‘Utilitarian and minimalistic’: Q&A with one of the artists and furniture makers behind Black Helmut

In 2020, two friends in San Diego launched Black Helmut. Together these friends, Curtis Felten and Chase Young, design and sell unique furniture, described as utilitarian and minimalistic. All their products are made from aluminum, wood, steel, and limestone. 

In the three years since the genesis of the company, Chase has relocated to the United Kingdom and Curtis has found himself in Fort Wayne, using his garage as the headquarters for Black Helmut, but that hasn’t prevented the duo from running their art and design business.

Since moving to Fort Wayne, Curtis has been working to connect with local creatives and introduce the Black Helmut brand to the Summit City. On November 5, Black Helmut is hosting its first pop-up event at Wunderkammer on Fairfield Avenue, a sort of proper introduction and an opportunity for people to experience the brand in person. 

Black Helmut's Pop Up EventInput Fort Wayne sat down with Curtis Felton of Black Helmut to learn more about the inspiration behind their furniture and the upcoming one-day pop-up event.

Input Fort Wayne: Tell us about your business, Black Helmut.
Curtis Felton: I let the products do the talking. We’re a design studio that focuses on furniture. It primarily uses utilitarian and minimalistic aesthetics to make functional art or furniture. It’s very intentional and we’re very influenced by a few artists– Donald Judd and Chris Burden. We’ve been trying to make new products and collaborate– do anything we can to get it off the ground. 

IFW: How was Black Helmut created?
CF: I come from a design and build background, but I always wanted to start a furniture company/art objects something. I didn’t want to do it alone. In early 2020, I knew who I wanted to do it with and that was Chase Young. He and I created Black Helmut in the summer of 2020. 

I’ve always been a furniture guy. In 2018, I got into sculptures and things started to bleed a little bit. That’s when those influences affected what I was doing in my day job, where I was designing places like Electric Works and building them out.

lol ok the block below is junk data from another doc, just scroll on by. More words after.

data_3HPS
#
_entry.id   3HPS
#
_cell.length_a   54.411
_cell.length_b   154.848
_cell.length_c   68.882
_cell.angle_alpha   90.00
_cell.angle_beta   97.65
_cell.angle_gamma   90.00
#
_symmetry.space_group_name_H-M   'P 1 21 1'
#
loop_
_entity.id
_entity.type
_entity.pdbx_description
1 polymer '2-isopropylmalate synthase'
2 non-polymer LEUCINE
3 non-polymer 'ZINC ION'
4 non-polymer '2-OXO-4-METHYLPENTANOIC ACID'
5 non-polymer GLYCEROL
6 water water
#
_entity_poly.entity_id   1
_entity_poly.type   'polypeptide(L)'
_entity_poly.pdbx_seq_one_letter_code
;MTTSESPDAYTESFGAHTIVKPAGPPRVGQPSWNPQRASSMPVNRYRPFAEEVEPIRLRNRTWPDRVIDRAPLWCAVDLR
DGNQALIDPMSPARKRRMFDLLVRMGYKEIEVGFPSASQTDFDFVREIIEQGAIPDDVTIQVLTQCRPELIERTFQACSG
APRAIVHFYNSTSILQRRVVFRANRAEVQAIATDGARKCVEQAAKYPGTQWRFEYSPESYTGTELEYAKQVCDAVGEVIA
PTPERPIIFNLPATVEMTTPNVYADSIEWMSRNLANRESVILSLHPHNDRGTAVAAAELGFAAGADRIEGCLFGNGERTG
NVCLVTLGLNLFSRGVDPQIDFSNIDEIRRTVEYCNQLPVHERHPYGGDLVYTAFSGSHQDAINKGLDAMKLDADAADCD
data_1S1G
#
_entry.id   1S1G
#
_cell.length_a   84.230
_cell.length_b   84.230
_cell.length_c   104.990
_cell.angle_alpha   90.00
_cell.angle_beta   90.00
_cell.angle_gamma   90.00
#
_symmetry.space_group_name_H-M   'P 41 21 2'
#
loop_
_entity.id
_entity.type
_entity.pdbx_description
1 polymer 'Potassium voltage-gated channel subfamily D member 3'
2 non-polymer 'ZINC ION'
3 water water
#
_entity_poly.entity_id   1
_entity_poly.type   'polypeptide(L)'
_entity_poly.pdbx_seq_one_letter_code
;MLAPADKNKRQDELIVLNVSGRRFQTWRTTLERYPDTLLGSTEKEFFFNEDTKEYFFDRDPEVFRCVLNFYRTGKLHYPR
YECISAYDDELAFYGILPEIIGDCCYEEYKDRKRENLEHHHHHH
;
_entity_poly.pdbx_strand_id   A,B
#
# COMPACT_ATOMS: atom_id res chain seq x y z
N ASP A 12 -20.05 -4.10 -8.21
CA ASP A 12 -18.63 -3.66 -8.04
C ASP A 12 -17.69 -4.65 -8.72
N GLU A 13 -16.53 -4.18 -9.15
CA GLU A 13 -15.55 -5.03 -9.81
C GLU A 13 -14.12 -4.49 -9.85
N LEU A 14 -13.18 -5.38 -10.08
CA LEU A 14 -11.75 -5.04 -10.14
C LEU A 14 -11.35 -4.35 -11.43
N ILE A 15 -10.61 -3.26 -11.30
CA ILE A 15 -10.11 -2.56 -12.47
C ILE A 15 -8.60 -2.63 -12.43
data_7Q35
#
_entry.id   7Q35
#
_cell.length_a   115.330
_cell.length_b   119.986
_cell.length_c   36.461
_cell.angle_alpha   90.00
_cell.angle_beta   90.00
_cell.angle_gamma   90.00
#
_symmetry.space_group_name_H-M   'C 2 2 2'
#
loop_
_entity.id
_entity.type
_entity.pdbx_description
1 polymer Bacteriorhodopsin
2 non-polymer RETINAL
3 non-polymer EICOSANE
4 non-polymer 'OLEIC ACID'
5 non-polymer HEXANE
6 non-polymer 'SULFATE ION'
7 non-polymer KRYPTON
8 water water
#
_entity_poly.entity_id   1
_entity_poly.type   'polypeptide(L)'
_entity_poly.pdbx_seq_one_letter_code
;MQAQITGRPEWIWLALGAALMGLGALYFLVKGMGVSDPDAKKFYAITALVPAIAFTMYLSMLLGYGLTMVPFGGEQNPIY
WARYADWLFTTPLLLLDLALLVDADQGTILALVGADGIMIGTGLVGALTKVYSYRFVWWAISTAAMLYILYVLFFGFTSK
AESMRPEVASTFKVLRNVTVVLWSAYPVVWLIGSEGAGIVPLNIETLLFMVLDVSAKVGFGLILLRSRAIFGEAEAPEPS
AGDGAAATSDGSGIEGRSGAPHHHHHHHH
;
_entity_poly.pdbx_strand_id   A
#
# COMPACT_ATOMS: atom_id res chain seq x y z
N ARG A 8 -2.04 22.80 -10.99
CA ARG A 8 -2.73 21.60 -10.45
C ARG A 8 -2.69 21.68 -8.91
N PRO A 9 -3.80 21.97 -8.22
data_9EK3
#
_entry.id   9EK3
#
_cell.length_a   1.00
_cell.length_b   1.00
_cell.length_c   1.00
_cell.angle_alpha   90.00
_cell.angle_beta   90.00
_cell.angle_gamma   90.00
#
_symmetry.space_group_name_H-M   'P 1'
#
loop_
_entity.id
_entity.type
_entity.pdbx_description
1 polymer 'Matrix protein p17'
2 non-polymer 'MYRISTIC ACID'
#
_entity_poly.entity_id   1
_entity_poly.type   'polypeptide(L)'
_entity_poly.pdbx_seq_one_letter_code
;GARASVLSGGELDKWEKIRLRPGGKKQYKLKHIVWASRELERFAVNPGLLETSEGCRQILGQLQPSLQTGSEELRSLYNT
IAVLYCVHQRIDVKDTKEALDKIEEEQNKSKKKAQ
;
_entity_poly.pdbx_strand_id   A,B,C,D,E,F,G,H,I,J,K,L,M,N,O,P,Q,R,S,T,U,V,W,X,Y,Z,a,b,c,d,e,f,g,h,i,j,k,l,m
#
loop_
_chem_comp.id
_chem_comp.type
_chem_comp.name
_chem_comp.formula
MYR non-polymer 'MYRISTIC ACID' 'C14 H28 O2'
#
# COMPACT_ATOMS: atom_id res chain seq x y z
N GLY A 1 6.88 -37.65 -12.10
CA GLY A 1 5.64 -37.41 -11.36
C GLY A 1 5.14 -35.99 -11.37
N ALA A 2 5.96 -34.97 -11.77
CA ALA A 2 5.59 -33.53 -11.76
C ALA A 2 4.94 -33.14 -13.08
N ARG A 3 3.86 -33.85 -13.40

I’ve been intentional about gaining skills because I wanted to make something that was very unique. I love minimalism, but I love functionality and I love appropriating commercial materials in ways that they typically aren’t used. So that was the jump– me wanting to make something very stark, very quietly loud or bold, yet highly functional. I wanted to make products that challenge how we live at home. We want to use materials that don’t hurt the Earth and have a higher output than something like IKEA furniture.

Folding chair, made by Black HelmutIFW: Black Helmut was launched in San Deigo, but is now operating in Fort Wayne. How did you end up in Fort Wayne?
CF: I was in San Diego for seven years. In the summer of 2020, my girlfriend at the time, now fiance, is from Fort Wayne and she thought, ‘Maybe we could go to Fort Wayne and buy a house?’ I was like okay, let’s try it out for a minute. At the end of 2020, we moved. That’s what brings me here to Fort Wayne. I’m from Grand Rapids, Michigan, so I’m a Midwest guy at heart. 

IFW: What can people expect at the pop-up event?
CF: I wanted to put some of our furniture pieces in there and I also wanted to try to include some other artists that do, not at all what we do, but have a similar aesthetic, whether it’s an architect or a screen-printer.  

Steven Putt, an architect in town, and Robert Fowler, a screen printer, who is actually from Fort Wayne, but lives in Chicago, will be showcasing their art. Blue Bottle off C-Street is going to curate some natural wines. 

If you peel back a layer from Black Helmut, it’s like, these guys are obsessed with art and they just want to be like performance or sculpture artists too. It’s very much kind of a Tom Sachs kind of business model. We make products, but we also make sculptures. In the pop-up, there will be the remains of a performance piece that happened a few days earlier, which was thought of by Chase and me.